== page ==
Places of Interest:
The pretty town of Bourbriac is situated at the northern edge of Central Brittany. In previous times it was a prosperous market town, serving a large rural population with a variety of shops and crafts. Now, most of the trade has passed to Guingamp, 10km to the north, but the town is still at the centre of a vibrant rural community. There are many properties standing empty, both in the town and in the surrounding countryside, suitable for business or accommodation. It is one of the most easily-accessible parts of Central Brittany, just a few minutes from thmain N12 which links Rennes to Brest.
The Menhir Crec'h an Argant (menhir of the silver hill) is close by to several other standing stones, centering aroung Cosquer-Jehan.
The area around Bourbriac is particularly rich in remains from pre-history. There is a very striking menhir near Kerivoa (Menhir Crec'h an Argant), on the high ground to the south of the town and a famous tumulus at Tanouedou, to the South-east of the town. No-one really knows how old any of these ancient features are - megaliths such as this menhir may have been erected over 7000 years ago, whilst most people would date the tumulus to be of Bronze Age, pre-Roman origin - perhaps two or three thousand years old. A large amount of pre-Roman treasure has been found in and around the Bourbriac area over the years, but little of it remains in the town. Most of it has found its way into museums in larger cities.
The Dolmen of Kerivoa overlooks to D69 from St-Norgant to Bourbriac.
The modern history of Bourbriac dates back to the early 600s, when an Irish monk, Saint Briac, established a monastery in the town. He was a friend and companion of Saint Tugdual - one of the seven founding saints of Brittany, who established the town of Treguier, twenty-five miles to the north. Briac was granted the land in and around the current town to establish his retreat by King Deroch of Domnonee. The community that he established continued to flourish until the late 800s when the monastery of Bourbriac was sacked by raiding Normans.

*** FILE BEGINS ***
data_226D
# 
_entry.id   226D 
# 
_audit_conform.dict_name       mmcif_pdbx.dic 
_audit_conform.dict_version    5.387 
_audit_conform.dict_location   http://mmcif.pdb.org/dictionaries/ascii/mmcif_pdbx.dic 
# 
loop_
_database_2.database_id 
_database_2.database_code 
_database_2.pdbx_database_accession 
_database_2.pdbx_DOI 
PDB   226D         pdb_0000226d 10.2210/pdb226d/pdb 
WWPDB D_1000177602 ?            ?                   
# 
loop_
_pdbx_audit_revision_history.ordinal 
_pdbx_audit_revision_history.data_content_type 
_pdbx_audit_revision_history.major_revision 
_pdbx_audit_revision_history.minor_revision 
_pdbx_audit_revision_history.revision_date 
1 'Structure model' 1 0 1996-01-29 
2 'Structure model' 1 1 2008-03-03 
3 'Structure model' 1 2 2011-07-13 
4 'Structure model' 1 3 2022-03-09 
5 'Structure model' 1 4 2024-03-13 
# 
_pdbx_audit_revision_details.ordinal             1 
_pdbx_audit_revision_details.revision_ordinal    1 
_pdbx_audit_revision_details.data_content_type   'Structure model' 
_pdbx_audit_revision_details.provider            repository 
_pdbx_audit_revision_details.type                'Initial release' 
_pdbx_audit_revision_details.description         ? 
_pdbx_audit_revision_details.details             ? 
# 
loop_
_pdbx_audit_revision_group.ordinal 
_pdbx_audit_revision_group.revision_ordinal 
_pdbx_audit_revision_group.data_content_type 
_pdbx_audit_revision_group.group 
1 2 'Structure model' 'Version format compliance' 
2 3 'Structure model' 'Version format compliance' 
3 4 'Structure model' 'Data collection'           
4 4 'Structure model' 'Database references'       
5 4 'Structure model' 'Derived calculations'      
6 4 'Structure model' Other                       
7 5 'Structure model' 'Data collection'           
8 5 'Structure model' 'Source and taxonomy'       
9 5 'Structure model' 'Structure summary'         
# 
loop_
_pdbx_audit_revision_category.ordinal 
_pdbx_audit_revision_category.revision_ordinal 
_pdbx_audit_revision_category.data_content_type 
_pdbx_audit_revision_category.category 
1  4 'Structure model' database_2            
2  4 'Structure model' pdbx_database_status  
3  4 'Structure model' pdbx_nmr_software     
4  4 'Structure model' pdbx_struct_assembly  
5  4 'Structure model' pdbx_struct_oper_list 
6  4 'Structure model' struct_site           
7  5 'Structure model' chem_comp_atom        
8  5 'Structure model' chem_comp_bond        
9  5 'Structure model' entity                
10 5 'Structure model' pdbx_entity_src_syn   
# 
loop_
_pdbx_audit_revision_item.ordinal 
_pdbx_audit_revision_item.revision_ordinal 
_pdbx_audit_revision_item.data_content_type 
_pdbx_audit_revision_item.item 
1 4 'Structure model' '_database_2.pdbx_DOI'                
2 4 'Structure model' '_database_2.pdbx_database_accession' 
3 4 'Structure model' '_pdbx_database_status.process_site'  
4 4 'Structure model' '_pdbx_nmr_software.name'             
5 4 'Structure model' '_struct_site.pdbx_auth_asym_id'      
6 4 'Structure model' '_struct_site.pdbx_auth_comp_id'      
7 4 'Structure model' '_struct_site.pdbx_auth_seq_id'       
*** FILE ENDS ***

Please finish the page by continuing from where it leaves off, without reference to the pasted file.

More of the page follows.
A town grew up on the site of the monastery, and throughout the Middle Ages the area was governed from a castle, Koz-Kastell, the remains of which are on private property close to the town.
Religious buildings of varying antiquity survive in the commune, the most famous of which is the Chapel of Danouet, which dates back to the 1300s, and which has recently been renovated by volunteers who raised money for the project by organising an annual festival celebrating the local dance - the Plinn. There is also a well in the town - Feunten Sant on rue d'Avangour - which was built in the 1600s, but is almost definitely on the site of Briac's original well.
Brittany's longest river, the Blavet, rises in the commune of Bourbriac, in a field close to the hamlet of Leindevet.
The commune of Bourbriac is one of the largest in the Cotes d'Armor, almost 28 square miles, and occupies one of the highest parts of the department - 312m above sea level at one point, although the town itself is around 200m above sea level. Many of the tributaries of the Trieux rise in the commune, as does one of Brittany's largest rivers, the Blavet, which rises in the south of the commune and flows down to Lorient. The river Leguer rises nearby, and flows north into the sea near Lorient.
Although there is no history of political agitation in the town, it has been caught up in most of the upheavals that have affected life in Brittany over the past few hundred years - it suffered during the Breton wars of succession, was sacked during the religious wars, and suffered at the hands of both revolutionaries and Chouans during the Revolution. In spite of this, the town, and the surrounding region continued to grow and prosper up until the late 1800s. In the 1879 census the population of the town was recorded to be 4509 people (compared to about half that today). Bourbriac lost an undue number of young men in the 1914-18 war (237 recorded as dead or missing in official records) and was occupied by German forces during the 1939-45 war, and found itself in the middle of an area controlled by the Resistance as the war in France came to a close in the summer of 1944.
Dr Edmond Rébillé was born in Bourbriac. Heis famous for his 22 books based on his 35 years of experience of being a country doctor in Central Brittany. For a narrative of his experiences during the war and the events that led him study medicine, click here.
The twentieth century history of Bourbriac has been overshadowed, however, by the emigration of the young people to towns such as Rennes and Paris, and the transformation of the local farming from small-scale self-sufficient units into large-scale, unsustainable units, not suited to local conditions.
The Plinn is a traditional dance from Central Brittany, thought to have evolved as a way to beat the earth before threshing. An annual fesival takes place to celebrate this dance at the picturesque Danouet chapel, just south of Bourbriac.